The Missouri Fox Trotting Horse should stand 14 to 16 hands in height, be of good conformation, and able to carry weight. The animal should stand well on its feet, be erect, wide awake and alert. The neck should be graceful, in proportion to length of body, and well-joined to body. The Fox Trotting Horse should have a neat, clean, intelligently-shaped head; pointed ears that are well-shaped; good, large, bright eyes; and a tapered muzzle. The back should be reasonably short and strong; the body deep and well-ribbed. The flank should be full; and the chest deep and full. The shoulders should be properly sloped and well-muscled. The legs should be muscular and well-tapered. The foot should be well-made, strong and in proper proportion to size a horse. The hair should be soft and silky.
Performance of the Horse in Fox Trot
The Fox Trot will be performed in stylish collected manner by walking in front and trotting behind with reach in each stride (front and rear). The back feet must exhibit a sliding action in order to keep beat of the gait. The horse will carry its head slightly elevated having as much rhythmic head motion as possible. This head motion should always be in time with the movement of the feet. The ears should be relaxed. The tail will be carried naturally elevated and should be in rhythm to the Fox Trot beat. The natural rhythm of the horse starts at the tip of the nose and goes back to the tip of the tail in one continuous motion.
The Missouri Fox Trotting Horse
"The Winning Combination"
The Missouri Fox Trotting Horse is known best for the comfort if affords its rider. Loved as a trail horse, 90 percent of registered Missouri Fox Trotters are owned by people who use them for trail riding, competition and endurance riding, and pleasure riding. Acclaimed as a show horse the Missouri Fox Trotting horse is also recognized for its beauty and style in the show ring.
Used by hunters and forest rangers for it’s endurance and surefootedness in rugged terrain, by ranchers for it’s versatility and intelligence, and on Hollywood movie sets for its gentle nature the breed has quickly earned its reputation as a horse for all situations.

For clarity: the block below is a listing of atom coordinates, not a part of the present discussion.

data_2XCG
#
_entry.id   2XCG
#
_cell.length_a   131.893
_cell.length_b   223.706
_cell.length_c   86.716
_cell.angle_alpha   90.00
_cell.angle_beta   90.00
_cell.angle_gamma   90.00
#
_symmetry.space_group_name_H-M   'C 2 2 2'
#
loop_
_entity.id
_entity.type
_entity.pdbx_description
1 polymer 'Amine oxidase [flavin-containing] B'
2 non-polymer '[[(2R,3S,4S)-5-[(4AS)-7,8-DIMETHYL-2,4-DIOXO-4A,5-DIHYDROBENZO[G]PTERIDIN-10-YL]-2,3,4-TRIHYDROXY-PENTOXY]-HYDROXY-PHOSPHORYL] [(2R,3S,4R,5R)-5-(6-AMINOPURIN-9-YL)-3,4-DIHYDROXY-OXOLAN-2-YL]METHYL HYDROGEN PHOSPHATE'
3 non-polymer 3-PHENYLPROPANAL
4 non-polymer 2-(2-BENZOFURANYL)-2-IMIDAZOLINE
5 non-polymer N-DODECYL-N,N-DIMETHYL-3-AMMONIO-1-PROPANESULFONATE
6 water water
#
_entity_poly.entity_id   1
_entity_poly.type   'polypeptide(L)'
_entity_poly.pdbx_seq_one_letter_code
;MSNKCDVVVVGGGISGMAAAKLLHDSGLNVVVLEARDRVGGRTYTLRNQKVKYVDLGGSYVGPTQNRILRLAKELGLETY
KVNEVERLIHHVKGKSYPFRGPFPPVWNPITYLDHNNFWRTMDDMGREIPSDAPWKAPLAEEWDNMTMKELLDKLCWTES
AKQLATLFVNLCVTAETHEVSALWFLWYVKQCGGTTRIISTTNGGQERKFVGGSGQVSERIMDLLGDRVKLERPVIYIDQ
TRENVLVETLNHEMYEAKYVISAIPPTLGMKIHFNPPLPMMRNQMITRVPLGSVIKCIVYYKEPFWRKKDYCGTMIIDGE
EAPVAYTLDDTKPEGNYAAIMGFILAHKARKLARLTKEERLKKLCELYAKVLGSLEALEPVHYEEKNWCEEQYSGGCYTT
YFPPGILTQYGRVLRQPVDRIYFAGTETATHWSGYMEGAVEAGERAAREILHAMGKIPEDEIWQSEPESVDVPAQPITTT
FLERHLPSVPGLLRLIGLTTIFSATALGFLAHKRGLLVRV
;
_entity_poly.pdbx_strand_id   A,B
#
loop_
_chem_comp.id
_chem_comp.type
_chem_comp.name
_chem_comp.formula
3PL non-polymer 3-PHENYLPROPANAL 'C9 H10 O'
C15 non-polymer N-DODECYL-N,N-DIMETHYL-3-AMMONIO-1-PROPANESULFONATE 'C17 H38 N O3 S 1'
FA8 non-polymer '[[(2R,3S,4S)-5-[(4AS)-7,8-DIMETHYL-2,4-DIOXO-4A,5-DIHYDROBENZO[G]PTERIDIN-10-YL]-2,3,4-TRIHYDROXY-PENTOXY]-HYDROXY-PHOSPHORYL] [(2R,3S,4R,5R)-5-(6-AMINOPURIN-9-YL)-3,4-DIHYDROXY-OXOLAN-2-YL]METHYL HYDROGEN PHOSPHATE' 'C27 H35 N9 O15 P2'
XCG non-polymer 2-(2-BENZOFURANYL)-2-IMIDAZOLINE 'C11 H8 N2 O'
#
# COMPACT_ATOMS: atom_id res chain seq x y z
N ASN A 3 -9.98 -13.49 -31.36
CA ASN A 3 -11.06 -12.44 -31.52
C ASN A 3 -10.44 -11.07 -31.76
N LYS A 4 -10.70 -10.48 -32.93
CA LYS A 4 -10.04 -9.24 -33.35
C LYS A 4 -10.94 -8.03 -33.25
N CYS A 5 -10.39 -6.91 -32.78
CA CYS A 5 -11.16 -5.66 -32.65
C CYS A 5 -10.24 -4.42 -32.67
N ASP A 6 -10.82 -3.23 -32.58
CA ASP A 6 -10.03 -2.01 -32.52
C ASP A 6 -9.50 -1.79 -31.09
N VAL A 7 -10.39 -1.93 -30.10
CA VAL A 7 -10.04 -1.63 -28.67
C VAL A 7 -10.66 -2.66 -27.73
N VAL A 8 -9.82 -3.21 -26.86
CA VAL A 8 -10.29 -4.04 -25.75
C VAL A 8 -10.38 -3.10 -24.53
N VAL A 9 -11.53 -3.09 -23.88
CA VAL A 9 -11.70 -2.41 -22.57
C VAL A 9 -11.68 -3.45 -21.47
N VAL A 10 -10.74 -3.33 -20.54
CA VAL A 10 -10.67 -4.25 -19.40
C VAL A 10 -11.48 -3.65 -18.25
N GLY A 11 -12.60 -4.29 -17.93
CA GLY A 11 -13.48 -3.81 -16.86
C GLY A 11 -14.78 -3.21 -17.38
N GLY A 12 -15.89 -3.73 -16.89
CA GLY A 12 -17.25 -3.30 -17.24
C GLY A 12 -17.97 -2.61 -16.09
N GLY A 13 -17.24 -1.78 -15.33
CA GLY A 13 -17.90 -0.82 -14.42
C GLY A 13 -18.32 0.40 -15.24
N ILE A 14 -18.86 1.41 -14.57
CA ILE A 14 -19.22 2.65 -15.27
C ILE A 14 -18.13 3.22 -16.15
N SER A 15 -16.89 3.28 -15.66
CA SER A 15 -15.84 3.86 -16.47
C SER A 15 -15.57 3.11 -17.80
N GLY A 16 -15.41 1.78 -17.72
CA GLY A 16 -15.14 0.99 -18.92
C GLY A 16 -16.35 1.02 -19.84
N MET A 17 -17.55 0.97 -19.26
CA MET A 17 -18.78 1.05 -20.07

The Missouri Fox Trotting Horse has three naturally gaits: the long and easy-going flat foot walk, the smooth and comfortable fox trot characteristic of its name, and the "rocking horse" canter. No special shoeing or training is required for these horses to perform their gaits and their good disposition and trainability are among their many desirable characteristics making them one of the most versatile and loved of horse breeds within the equine registries.
Developed from horses in the Ozarks, the breed is characterized by a gentle disposition and an easy, fluid 4-beat diagonal gait. Bloodlines can be traced from early settlers coming into the Missouri Ozarks from neighboring states of Kentucky, Illinois, Tennessee, and Arkansas. Their horses were depended upon for their surefootedness in this mountainous region and their ability to do whatever was needed around the homestead, ranging from plowing, hauling logs, and working cattle, while at the same time able to double as a stylish buggy horse or riding horse for the family. Whatever the need this using horse from the homestead which eventually became known as the Missouri Fox Trotter proved capable and adaptable.
By 1948 a Breed Association was formed for this talented horse and in 1958 the Missouri Fox Trotter Horse Breed Association, located at Ava, MO was reorganized and reincorporated. Since then breeders have worked to develop this multi-talented breed of horse into the much sought after pleasure horse and show horse of today.
Surefooted in mountainous terrain, gentle in disposition, and smooth of gait for the comfort of both horse and rider the Missouri Fox Trotter Horse Breed motto today is "Every rider’s pleasure horse".
Contributed By: Oklahoma State University